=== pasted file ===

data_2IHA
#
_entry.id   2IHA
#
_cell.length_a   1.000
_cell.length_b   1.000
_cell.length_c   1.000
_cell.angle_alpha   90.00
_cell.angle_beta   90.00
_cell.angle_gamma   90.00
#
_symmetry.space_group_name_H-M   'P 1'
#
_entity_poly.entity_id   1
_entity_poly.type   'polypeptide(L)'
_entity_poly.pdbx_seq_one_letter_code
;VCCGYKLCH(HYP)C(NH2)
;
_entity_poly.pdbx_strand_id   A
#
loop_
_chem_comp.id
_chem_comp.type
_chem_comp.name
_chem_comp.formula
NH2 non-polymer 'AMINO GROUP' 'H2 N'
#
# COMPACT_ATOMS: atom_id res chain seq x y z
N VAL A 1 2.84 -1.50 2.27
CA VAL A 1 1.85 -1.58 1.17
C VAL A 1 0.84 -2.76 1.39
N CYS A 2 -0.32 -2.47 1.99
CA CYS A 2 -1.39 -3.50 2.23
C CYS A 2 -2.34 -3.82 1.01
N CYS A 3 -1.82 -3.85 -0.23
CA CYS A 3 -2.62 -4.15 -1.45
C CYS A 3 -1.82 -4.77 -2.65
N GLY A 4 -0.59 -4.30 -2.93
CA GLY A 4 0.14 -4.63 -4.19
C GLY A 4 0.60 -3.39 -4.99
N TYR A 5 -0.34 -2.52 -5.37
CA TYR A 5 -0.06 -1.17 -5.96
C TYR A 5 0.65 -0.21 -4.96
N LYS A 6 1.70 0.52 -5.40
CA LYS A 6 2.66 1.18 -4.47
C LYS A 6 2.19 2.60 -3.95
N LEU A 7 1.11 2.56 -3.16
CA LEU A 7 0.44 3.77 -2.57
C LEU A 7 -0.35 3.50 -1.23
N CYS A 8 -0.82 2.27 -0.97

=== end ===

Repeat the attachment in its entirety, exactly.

data_2IHA
#
_entry.id   2IHA
#
_cell.length_a   1.000
_cell.length_b   1.000
_cell.length_c   1.000
_cell.angle_alpha   90.00
_cell.angle_beta   90.00
_cell.angle_gamma   90.00
#
_symmetry.space_group_name_H-M   'P 1'
#
_entity_poly.entity_id   1
_entity_poly.type   'polypeptide(L)'
_entity_poly.pdbx_seq_one_letter_code
;VCCGYKLCH(HYP)C(NH2)
;
_entity_poly.pdbx_strand_id   A
#
loop_
_chem_comp.id
_chem_comp.type
_chem_comp.name
_chem_comp.formula
NH2 non-polymer 'AMINO GROUP' 'H2 N'
#
# COMPACT_ATOMS: atom_id res chain seq x y z
N VAL A 1 2.84 -1.50 2.27
CA VAL A 1 1.85 -1.58 1.17
C VAL A 1 0.84 -2.76 1.39
N CYS A 2 -0.32 -2.47 1.99
CA CYS A 2 -1.39 -3.50 2.23
C CYS A 2 -2.34 -3.82 1.01
N CYS A 3 -1.82 -3.85 -0.23
CA CYS A 3 -2.62 -4.15 -1.45
C CYS A 3 -1.82 -4.77 -2.65
N GLY A 4 -0.59 -4.30 -2.93
CA GLY A 4 0.14 -4.63 -4.19
C GLY A 4 0.60 -3.39 -4.99
N TYR A 5 -0.34 -2.52 -5.37
CA TYR A 5 -0.06 -1.17 -5.96
C TYR A 5 0.65 -0.21 -4.96
N LYS A 6 1.70 0.52 -5.40
CA LYS A 6 2.66 1.18 -4.47
C LYS A 6 2.19 2.60 -3.95
N LEU A 7 1.11 2.56 -3.16
CA LEU A 7 0.44 3.77 -2.57
C LEU A 7 -0.35 3.50 -1.23
N CYS A 8 -0.82 2.27 -0.97